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“The President Is Dead…”: On the Anniversary of the Death of the U.S. President William McKinley
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“The President Is Dead…”: On the Anniversary of the Death of the U.S. President William McKinley


Republican William McKinley was the 25th President of the U.S. elected in 1896; McKinley was well-known for his efforts to promote American industry, setting protective tariffs, and the adoption of the gold standard, rather than the use of the “free silver” one. Especially helpful and effective was the implementation of the Dingley Tariff (1897) that protected American-based companies from competition with their foreign opponents.

McKinley was the last American president to have served during the Civil War, moreover – he was the only president who started the war as an ordinary volunteer: he was enlisted and became a private in the Union Army, ending it in the rank of a brevet major. Just like General Pershing, McKinley obviously took part in the Spanish-American War (1898) and, actually, led the nation to victory there.

His presidency is considered to be “successful” by a number of historians and political scientists: this year he has been placed 19th overall in the list of 45 presidents by APSA (American Political Science Association), right between the 5th President, Democratic-Republican James Monroe and the 11th President, Democrat James Polk. Such Presidents as the 6th, Democratic-Republican John Quincy Adams, the 18th, Republican Ulysses S. Grant, and the 38th President, Republican Gerald Ford, could have only dreamt of such posthumous evaluation of their terms.

William McKinley was born January 29, 1843 and raised in the town of Poland, Ohio, where he attended Seminary and graduated from there in 1859. When the Civil War started, thousands of Ohioans joined the Union Army, and future president McKinley was among them, serving in the Poland Guards and, eventually, in the 23rd Ohio Infantry Division. Among the main battles McKinley participated in during the Civil War were The Battle of South Mountain (September 14, 1862 – decisive Union victory) and the Shenandoah Valley Campaigns of 1864.

His political career started in August 1876, when he won the Republican nomination for the Ohio 17th Congressional district. He later served as governor of Ohio in 1892-1896: the years preceding his presidency. The same year, 1896, he defeated the Democrat candidate for the Presidency from Nebraska, William Jennings Bryan, with a result of 271-176 in terms of the Electoral vote, and became the 25th President of the country.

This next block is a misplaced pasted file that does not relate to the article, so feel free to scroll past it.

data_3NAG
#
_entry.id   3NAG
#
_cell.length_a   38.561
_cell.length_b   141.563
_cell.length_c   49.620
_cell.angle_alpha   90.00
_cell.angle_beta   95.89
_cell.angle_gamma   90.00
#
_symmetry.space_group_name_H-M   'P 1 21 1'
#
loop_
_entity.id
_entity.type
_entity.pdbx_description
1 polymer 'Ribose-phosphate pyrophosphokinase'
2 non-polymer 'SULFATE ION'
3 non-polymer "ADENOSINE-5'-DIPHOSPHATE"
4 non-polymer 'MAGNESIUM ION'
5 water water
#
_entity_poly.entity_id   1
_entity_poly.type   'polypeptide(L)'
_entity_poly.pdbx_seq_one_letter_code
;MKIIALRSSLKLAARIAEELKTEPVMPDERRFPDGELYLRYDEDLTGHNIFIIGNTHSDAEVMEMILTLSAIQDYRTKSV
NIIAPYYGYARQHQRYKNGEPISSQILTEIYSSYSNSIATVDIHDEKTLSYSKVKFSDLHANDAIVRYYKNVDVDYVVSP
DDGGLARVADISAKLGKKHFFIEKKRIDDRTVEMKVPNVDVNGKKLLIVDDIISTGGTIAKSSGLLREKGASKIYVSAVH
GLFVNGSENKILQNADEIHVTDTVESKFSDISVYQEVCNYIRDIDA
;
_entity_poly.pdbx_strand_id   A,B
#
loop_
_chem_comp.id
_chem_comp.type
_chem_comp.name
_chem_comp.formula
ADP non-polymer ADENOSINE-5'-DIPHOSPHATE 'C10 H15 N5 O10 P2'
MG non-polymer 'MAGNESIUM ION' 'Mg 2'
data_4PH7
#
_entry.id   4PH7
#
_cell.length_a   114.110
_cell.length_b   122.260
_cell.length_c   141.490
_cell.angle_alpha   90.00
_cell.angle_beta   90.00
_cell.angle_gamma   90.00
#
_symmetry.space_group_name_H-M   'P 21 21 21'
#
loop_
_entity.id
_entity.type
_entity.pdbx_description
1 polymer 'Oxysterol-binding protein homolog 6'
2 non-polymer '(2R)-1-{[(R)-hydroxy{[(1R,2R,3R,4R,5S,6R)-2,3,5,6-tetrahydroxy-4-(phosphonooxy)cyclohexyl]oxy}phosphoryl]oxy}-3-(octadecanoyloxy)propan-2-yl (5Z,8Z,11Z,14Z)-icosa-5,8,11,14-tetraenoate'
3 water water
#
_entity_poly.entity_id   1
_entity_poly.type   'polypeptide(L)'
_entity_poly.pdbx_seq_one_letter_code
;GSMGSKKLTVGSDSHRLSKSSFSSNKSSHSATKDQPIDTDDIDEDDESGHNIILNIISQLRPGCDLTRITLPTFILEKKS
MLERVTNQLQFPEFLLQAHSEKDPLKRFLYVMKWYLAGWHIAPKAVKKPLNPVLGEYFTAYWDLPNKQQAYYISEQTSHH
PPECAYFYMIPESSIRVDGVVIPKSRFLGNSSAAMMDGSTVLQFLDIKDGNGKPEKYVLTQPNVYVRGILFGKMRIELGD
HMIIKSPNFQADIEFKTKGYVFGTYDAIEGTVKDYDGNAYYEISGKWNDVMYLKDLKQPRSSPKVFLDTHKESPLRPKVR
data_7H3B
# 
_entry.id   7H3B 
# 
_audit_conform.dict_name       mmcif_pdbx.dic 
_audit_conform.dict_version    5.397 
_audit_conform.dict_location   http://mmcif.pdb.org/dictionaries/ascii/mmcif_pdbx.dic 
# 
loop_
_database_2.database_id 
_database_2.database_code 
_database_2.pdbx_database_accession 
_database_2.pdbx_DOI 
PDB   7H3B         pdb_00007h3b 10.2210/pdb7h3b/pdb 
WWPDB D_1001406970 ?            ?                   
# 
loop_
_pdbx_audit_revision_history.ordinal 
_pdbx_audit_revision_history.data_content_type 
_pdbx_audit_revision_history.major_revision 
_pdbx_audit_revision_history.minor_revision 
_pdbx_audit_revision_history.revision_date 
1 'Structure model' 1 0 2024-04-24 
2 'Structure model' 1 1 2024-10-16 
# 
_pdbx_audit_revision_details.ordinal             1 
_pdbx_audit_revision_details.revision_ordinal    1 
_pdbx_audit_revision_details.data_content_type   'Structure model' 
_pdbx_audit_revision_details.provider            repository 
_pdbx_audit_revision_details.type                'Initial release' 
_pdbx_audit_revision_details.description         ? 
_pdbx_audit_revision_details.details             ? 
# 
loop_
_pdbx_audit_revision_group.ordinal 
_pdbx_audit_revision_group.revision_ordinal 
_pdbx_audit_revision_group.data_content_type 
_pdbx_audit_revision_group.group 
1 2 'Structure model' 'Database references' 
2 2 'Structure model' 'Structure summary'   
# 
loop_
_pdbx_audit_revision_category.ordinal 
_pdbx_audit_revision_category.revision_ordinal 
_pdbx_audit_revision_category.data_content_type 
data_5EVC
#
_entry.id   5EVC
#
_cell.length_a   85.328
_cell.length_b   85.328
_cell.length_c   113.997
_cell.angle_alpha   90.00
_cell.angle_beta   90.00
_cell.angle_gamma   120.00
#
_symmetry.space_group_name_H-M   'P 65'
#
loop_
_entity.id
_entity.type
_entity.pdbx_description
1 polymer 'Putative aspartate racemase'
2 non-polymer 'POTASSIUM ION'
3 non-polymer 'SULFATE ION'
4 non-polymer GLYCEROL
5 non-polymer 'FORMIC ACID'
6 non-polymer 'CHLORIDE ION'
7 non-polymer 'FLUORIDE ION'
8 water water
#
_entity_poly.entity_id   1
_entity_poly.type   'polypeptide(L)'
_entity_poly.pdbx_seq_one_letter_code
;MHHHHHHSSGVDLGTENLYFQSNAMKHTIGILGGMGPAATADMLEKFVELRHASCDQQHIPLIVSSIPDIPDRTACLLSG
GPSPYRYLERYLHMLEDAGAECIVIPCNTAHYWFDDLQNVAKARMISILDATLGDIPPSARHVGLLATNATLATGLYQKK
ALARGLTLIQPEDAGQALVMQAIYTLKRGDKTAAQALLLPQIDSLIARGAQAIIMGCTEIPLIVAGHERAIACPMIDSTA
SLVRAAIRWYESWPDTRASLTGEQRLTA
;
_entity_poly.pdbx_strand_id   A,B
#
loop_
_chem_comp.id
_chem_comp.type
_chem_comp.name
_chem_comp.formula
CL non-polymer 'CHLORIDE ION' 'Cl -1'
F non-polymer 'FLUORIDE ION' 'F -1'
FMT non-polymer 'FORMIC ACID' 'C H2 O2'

September 6, 1901, was supposed to be another work day for President McKinley, who was in his second term by then – in the election of 1900 he defeated Democrat (by an interesting coincidence – he was from Nebraska too, just like McKinley’s previous opponent) Adlai Stevenson I, with the result of 292 electoral votes against 155. In the September of 1901 McKinley was at the peak of his political career, and his popularity among people was beyond any doubt very high: the more shocking the shots fired became for the American society.

McKinley was shot twice in the abdomen by an anarchist Leon Frank Czolgosz (a descendant of the Polish immigrants, 27, at that point of time) on the grounds of the Pan-American Exposition at the Temple of Music in Buffalo, New York. Thus, one man from Poland was assassinated by another “man from Poland”. President McKinley died 8 days after, September 14, 1901, of gangrene caused by the wounds, while Leon Frank Czolgosz was executed seven weeks after the assassination took place, October 29, 1901.

Just 20 years after the assassination of another U.S. President, Republican James A. Garfield, McKinley became the third President in the American history to be assassinated, while holding the office.

Next time it happens, more than 60 years later, the world would be completely different, but this certainly is another interesting story to write about.

Author: USA Really